In addition, to show your support for the alternative route, you can sign the petition here: http://www.tinyurl.com/lta-crl

The Central Catchment Nature Reserve (CCNR) is home to 400 species of trees, 200 species of birds, 400 species of insects and 150 species of mammals and amphibians. If you’d like to learn more about the biodiversity found in the CCNR, please do sign up for our walks!

For more information on the CRL and CCNR, visit:

Love Our MacRitchie Forest

Straits Times: Measures to lessen impact of MRT works on CCNR

 

 

Discoveries on our Trail by Fire!

Hello everybody! The BES Drongos are quickly gaining traction as they begin their first edition of Trail by Fire – a series of trails where selected members of the public (aka our friends) to join our walks and add that little bit of authenticity to our practice walks. Why “Trail by Fire”? It’s a pun on ‘trial by fire’, nature trail style.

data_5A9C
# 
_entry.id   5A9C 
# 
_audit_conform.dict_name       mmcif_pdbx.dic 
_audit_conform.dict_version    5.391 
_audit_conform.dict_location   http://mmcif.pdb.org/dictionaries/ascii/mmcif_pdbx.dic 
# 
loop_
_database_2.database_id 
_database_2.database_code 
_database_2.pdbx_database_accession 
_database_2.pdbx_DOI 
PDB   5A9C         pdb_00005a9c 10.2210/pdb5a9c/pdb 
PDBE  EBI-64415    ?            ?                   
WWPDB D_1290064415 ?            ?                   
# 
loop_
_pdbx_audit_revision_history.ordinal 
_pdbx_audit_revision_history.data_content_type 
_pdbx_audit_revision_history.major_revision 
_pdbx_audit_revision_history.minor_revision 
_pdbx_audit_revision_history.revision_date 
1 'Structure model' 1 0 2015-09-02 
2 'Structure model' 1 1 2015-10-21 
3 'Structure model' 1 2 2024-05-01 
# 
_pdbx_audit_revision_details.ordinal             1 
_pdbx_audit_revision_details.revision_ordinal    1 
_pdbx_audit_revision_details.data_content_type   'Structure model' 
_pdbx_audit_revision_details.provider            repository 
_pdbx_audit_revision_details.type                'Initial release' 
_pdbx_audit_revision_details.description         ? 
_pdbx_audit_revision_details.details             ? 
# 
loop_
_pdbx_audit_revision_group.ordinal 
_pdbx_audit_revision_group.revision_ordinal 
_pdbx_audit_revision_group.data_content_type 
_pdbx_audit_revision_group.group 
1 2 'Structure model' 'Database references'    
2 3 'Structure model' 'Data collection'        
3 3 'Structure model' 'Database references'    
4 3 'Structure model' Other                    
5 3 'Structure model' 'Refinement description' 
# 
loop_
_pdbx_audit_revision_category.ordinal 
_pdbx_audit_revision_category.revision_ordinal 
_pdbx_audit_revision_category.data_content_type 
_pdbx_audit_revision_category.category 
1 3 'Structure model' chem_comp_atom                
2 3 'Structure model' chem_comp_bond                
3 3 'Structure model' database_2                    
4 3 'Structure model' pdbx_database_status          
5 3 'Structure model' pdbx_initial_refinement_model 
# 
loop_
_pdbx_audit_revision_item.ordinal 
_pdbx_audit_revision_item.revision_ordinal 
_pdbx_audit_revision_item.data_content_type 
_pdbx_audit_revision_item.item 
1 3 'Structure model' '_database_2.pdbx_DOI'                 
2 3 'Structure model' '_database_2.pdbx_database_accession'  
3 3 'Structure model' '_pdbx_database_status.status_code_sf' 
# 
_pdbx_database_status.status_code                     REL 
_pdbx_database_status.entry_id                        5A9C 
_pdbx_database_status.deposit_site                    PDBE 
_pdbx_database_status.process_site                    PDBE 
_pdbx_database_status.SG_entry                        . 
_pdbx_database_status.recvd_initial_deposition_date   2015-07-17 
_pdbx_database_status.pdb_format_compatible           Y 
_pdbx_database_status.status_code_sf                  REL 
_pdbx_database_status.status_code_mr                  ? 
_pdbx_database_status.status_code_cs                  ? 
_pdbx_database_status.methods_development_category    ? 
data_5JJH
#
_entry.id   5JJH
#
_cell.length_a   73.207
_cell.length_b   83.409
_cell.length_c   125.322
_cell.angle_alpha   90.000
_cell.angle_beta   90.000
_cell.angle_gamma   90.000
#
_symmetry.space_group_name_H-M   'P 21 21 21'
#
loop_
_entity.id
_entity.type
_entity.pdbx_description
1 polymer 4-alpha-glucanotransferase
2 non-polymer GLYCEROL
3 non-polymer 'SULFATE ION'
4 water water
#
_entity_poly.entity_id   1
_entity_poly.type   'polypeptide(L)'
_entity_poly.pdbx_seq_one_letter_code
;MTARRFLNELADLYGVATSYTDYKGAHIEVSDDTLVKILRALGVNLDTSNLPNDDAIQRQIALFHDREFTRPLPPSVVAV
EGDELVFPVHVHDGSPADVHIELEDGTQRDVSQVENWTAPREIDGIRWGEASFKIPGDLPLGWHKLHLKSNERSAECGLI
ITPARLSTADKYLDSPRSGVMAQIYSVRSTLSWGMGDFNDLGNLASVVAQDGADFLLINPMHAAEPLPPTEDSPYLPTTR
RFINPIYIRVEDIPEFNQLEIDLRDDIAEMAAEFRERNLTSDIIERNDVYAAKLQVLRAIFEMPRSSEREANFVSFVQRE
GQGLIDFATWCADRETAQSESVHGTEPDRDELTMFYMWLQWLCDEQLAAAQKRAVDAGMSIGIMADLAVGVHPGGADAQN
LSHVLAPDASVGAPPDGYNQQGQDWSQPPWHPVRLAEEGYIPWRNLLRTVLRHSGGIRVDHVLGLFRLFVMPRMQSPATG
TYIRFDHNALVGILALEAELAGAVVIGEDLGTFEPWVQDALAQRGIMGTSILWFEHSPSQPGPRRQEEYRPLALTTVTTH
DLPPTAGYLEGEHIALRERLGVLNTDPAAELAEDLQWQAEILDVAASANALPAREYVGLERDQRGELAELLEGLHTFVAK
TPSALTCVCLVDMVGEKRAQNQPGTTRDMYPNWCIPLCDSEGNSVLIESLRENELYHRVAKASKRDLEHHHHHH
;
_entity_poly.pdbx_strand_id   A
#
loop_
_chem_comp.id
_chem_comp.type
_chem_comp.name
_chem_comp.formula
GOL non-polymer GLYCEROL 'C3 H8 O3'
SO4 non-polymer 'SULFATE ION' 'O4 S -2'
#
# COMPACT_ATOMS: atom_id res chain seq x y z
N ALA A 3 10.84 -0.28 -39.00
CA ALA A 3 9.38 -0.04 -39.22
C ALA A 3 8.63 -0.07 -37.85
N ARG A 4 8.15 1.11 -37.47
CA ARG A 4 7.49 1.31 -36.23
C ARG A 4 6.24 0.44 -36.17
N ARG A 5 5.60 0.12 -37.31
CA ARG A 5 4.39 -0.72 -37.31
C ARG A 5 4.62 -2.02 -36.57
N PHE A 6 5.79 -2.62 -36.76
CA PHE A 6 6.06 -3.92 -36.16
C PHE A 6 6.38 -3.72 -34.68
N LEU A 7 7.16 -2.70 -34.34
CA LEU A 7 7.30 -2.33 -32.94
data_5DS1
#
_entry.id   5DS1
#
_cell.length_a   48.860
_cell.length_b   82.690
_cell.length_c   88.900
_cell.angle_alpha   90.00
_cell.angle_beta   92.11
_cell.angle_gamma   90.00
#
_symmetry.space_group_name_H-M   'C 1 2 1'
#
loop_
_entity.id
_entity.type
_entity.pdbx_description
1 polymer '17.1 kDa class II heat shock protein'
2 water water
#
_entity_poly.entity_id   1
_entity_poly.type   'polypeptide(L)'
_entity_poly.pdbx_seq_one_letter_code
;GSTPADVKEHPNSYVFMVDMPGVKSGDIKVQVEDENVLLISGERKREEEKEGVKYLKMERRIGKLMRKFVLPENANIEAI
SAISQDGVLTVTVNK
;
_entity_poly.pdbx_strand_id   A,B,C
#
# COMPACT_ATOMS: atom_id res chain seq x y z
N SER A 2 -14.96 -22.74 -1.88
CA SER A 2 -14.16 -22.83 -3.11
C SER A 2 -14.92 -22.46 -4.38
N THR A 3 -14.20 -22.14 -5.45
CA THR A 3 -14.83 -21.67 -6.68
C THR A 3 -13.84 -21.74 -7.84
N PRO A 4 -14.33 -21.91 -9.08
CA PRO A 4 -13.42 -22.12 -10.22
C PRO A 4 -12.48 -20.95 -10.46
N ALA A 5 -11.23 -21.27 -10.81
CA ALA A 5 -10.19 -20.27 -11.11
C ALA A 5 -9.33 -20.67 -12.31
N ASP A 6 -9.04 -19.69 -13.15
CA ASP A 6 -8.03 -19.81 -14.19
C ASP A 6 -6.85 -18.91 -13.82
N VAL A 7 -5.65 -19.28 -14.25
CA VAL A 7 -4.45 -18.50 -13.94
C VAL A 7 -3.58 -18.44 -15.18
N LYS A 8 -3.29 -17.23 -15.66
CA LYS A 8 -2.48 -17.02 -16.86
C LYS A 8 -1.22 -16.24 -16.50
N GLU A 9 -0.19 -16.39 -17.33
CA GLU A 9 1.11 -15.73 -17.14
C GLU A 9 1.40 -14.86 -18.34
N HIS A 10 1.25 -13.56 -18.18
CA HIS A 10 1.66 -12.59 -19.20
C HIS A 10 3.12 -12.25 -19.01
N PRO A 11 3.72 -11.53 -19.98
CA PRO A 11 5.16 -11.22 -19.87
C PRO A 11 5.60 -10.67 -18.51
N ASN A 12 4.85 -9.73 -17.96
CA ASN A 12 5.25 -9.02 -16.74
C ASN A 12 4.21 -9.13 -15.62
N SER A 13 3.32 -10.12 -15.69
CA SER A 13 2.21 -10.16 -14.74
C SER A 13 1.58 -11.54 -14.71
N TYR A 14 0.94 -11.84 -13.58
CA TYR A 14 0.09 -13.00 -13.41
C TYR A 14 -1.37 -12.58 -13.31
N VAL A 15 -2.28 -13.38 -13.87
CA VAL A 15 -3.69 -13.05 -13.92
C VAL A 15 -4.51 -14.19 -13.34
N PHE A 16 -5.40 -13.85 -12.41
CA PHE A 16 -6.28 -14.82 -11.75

Trail by Fire Group Photo

Last Saturday’s trail saw us encountering new biodiversity, particularly birds! It was the first time that we, the BES Drongos, encountered our namesake – the Greater Racket Tailed Drongo! Its scientific name is Dicrurus paradiseus. The drongo is an immensely interesting bird, and not just because they are our mascot animal. They are visually very distinctive as they have a pair of long unique tail feathers called “rackets” as seen from the photo. They are excellent mimics and can imitate the calls of a variety of other birds, although they tend to attach a metallic ring to the end of the call, which is unique to this bird.

This picture of the drongo was captured during another trail at the Venus loop of the Macritchie Reservoir Park.
This picture of the drongo was captured during another trail at the Venus loop of the Macritchie Reservoir Park.

Drongos are also sneaky creatures. They are known to practice kleptoparasitism, which means that they often steal prey from other foraging animals such as macaques. One of their favorite tricks is to follow a flock of birds like babblers, and then make an alarm call to scare the foragers away while the drongo picks up the spoils. This is the story behind the BES Drongos’ tagline, “Follow that monkey!”.